In this episode you’re going to learn my top 5 communication insights from teaching. One of these insights relates to technology in the classroom. And that relates to an amazing guest expert that you’ll also hear from in just a minute. His name is Chriss Besse and he’s a senior executive and investor in the EDSBY education platform.  Recently I was asked to interview Chris for an online conference hosted by ENSEMBLE, called “The Future of Learning.  I’ll leave links to that online conference in the shownotes for you.

 

OK – so got it?  There’re my top 5 communication insights for educators, then an interview with Chris Besse of Edsby, focused on The Future of Learning.

 

Let’s get into the top 5 communication insights for educators. They are:

  1. What kind of teaching advice to take and what advice to question
  2. the power of stories and storytelling
  3. Seeking the ideal level of confidence with a growth mindset
  4. Going multi-media
  5. Embracing technology

 

My first insight is something that I believe transcends beyond teaching. The insight is this: when you’re considering advice about how to teach, you can take the advice about what NOT to do, the common teaching pitfalls, at face value.  The advice about what to avoid is probably valid.  However, when it comes to prescriptive advice about what you SHOULD do in the classroom, take it with a grain of salt.  It needs to work for you and your style. You need to be authentic. 

 

As a doctoral student, I was privileged to learn how to teach from interacting with award winning educators.  I remember in particular conversations with HBS faculty Youngme Moon and Frances Frei.  They were both so generous, sharing their insights.  And they both won teaching awards all the time – students adored them. I first heard this advice about how to interprets the do’s and the don’ts of teaching advice from them.

 

Here’s the big insight: you can take teaching advice about what NOT to do, about what to AVOID at face value.  But when someone tells you what you SHOULD do, take it with a grain of salt.  Why is that?  Well, there certainly are common teaching pitfalls. Things we should NOT do. Like not assigning enough homework.  Or assigning way too much. Or choosing favorites, having a teachers’ pet. This advice, the don’t-do-this or the don’t-do-that advice?  You can probably take that at face-value. 

 

On the other hand, if some well-meaning experienced teacher gives you advice for what you SHOULD do (like the personality you should adopt in the classroom or the things you should say to students), you need to carefully consider that prescriptive advice.  The reason is simple.  The best educators are not only passionate, they’re also authentic.  They have their own style.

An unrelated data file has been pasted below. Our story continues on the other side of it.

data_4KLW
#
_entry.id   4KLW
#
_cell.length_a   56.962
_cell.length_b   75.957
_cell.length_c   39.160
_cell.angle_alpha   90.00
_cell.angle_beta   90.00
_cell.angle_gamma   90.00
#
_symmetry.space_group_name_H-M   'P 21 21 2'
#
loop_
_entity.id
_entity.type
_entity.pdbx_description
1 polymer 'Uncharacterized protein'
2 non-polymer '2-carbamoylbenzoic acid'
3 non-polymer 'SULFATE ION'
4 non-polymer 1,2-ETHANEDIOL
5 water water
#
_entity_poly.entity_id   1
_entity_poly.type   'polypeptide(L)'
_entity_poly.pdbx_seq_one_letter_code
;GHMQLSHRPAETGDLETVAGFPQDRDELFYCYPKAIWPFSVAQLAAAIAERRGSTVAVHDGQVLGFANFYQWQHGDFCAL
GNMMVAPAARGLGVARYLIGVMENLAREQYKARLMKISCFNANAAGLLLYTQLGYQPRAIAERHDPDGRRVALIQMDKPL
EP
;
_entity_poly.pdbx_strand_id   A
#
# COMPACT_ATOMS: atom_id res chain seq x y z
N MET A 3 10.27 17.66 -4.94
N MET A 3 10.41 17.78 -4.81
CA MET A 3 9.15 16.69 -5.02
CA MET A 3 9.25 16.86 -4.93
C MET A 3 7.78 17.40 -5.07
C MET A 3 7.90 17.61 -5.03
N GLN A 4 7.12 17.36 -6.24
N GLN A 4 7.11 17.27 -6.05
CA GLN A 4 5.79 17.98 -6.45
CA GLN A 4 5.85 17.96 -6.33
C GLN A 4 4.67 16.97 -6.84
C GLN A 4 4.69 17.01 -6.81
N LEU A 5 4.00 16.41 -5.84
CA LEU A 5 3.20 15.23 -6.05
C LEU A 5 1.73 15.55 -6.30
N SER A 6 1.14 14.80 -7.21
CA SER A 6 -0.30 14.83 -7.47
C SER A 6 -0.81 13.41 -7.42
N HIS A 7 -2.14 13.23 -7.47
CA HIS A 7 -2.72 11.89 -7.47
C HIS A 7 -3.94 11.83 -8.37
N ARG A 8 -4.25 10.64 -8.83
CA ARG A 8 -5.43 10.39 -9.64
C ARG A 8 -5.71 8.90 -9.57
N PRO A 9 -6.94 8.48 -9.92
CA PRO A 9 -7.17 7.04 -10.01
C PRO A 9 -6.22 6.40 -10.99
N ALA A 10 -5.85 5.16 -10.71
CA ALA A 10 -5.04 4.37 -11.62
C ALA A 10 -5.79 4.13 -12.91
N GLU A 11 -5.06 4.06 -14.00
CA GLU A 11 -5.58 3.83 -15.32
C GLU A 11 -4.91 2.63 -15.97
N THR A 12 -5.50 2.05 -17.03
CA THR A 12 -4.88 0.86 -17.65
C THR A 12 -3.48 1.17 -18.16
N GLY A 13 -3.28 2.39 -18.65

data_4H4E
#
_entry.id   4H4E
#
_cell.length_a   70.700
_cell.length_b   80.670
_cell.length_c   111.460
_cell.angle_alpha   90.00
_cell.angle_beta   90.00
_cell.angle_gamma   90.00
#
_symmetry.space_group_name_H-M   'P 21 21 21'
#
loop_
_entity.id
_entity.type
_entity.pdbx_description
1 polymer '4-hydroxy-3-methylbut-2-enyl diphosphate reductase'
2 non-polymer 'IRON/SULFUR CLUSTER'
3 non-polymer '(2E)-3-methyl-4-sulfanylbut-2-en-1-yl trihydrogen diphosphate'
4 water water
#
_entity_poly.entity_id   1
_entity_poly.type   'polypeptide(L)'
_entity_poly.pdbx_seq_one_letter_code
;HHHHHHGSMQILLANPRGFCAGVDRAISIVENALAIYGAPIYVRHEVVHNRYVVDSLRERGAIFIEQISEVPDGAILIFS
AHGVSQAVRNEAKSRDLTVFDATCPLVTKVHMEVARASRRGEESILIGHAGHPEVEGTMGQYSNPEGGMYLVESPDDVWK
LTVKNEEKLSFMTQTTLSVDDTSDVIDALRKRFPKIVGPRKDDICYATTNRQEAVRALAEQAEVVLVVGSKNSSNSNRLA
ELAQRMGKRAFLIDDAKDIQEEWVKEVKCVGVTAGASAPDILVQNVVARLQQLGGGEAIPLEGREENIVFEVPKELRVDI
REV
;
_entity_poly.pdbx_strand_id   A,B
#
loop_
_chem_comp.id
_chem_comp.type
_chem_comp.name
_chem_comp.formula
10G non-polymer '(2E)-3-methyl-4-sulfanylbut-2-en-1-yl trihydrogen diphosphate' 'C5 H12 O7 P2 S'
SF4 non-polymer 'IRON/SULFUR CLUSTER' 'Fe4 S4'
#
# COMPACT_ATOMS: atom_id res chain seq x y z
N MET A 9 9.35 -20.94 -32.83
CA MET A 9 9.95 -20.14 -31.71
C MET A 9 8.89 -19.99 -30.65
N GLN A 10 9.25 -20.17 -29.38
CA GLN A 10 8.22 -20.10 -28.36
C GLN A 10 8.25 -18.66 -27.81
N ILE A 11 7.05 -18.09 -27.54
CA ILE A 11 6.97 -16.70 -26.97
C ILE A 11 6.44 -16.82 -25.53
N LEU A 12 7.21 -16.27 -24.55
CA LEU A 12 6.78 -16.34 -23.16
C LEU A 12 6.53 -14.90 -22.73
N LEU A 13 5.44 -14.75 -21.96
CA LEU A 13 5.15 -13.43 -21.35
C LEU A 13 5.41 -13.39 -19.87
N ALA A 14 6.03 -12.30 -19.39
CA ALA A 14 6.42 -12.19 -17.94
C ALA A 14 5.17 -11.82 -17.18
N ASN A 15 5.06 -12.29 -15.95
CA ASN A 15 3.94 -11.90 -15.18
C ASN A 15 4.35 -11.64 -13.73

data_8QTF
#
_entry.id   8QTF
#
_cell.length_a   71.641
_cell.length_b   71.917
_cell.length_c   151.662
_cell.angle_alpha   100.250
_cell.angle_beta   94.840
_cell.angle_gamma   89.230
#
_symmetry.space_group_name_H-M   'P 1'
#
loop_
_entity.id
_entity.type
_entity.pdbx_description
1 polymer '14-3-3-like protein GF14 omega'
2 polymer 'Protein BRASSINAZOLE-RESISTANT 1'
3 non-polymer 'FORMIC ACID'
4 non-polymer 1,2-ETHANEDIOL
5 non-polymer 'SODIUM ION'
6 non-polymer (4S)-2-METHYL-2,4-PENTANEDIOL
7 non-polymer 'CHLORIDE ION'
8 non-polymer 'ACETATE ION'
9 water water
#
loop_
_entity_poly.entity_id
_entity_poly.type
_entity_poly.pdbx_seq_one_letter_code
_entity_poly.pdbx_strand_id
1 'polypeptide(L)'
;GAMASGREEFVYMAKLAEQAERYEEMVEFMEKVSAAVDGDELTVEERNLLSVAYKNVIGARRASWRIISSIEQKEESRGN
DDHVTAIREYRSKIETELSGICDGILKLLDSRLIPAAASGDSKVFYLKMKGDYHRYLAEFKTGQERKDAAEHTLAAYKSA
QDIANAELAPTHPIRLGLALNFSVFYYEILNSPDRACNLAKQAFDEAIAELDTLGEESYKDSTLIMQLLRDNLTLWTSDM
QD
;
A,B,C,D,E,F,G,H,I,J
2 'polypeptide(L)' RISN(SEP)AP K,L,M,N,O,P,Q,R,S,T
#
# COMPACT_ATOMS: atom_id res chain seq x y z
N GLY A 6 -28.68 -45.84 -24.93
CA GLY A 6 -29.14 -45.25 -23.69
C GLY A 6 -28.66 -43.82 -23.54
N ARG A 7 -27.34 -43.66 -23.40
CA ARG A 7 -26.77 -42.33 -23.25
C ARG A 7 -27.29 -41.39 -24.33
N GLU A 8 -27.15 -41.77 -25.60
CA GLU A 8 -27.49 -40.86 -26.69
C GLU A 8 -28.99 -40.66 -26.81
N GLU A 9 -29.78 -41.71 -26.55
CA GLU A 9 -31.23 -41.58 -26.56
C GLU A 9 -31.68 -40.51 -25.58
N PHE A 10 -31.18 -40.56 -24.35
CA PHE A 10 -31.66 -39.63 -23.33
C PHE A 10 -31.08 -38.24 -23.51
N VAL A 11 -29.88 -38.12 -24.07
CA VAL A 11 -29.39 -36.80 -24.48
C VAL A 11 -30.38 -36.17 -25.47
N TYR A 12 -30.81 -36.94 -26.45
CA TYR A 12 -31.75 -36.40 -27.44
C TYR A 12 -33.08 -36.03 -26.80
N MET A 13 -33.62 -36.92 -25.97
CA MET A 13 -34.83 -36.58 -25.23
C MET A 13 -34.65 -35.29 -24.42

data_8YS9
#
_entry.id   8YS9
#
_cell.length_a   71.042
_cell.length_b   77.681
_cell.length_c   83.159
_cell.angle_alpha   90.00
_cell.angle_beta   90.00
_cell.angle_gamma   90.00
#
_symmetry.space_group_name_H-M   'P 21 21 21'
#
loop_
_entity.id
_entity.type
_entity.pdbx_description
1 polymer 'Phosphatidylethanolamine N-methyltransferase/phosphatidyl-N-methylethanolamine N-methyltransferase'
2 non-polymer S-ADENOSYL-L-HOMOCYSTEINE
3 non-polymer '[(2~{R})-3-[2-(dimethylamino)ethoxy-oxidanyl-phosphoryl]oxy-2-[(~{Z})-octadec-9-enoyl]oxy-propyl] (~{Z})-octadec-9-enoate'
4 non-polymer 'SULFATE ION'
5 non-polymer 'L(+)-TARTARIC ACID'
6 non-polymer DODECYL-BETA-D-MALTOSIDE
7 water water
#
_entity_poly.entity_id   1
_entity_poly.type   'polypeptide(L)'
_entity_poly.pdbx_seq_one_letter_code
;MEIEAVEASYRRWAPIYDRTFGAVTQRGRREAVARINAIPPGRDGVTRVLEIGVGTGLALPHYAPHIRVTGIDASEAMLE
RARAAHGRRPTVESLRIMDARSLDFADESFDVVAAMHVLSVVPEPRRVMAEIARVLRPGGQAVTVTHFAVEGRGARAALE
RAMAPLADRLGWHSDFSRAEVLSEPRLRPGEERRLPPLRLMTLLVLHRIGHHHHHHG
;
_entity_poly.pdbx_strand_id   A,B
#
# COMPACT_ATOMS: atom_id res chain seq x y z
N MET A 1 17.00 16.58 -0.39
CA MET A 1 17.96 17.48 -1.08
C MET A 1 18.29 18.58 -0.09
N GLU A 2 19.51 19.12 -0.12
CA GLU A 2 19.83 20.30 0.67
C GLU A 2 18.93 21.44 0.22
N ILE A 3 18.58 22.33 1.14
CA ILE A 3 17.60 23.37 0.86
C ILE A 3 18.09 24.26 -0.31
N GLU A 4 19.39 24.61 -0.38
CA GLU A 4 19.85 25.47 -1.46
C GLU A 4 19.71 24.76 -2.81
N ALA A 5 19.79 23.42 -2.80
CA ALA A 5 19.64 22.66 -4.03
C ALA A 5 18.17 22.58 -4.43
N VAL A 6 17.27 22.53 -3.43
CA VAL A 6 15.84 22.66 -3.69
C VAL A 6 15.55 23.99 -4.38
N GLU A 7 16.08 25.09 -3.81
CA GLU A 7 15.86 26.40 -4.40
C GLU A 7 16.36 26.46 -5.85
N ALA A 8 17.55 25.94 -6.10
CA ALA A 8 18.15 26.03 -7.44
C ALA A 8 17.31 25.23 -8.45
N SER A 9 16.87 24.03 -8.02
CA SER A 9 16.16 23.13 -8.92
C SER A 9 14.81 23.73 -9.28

Simply put, you’re a teacher, not an actor.

 

Of course I realize this insight requires some thought and discernment.  If your boss tells you that you need to change something, and particularly if you’ve heard it from more than one source, it’s probably valid.

 

You might want to also consider this advice outside the context of teaching and education.  Personally, I use this filter when I hear advice about parenting or even about things like giving speeches.  If someone’s warning you about a common pitfall, it’s probably valid for many people, including me, and including you.  But If they’re prescribing how you should act, ask yourself whether it matches your style and feels authentic. 

 

OK – insight #2 is leverage the power of stories in education.  If you’ve listened to previous Talk About Talk podcasts, you know that storytelling is a superpower.  But I’m not the only one who thinks this. Research shows that stories engage audiences, so they pay attention.  Stories are also ,memorable.  So let’s just think about that. If we incorporate stories into our teaching, our students will pay attention AND they will remember things.  That would be awesome, wouldn’t it?

 

Do you remember stories that some of your teachers told? My kids tell me stories that their teachers shared ALL THE TIME.  I mean, my kids don’t tell me a lot of what happens at school – you know what I’m talking about – HOW WAS YOUR DAY AT SCHOOL?  Their answer?  One word – good.  WHAT DID YOU LEARN?  Again, one word.  Nothing.  But then later they’ll tell me the story their favourite English teacher shared about her twins.  Or the story their science teacher shared about what happened to him on the weekend.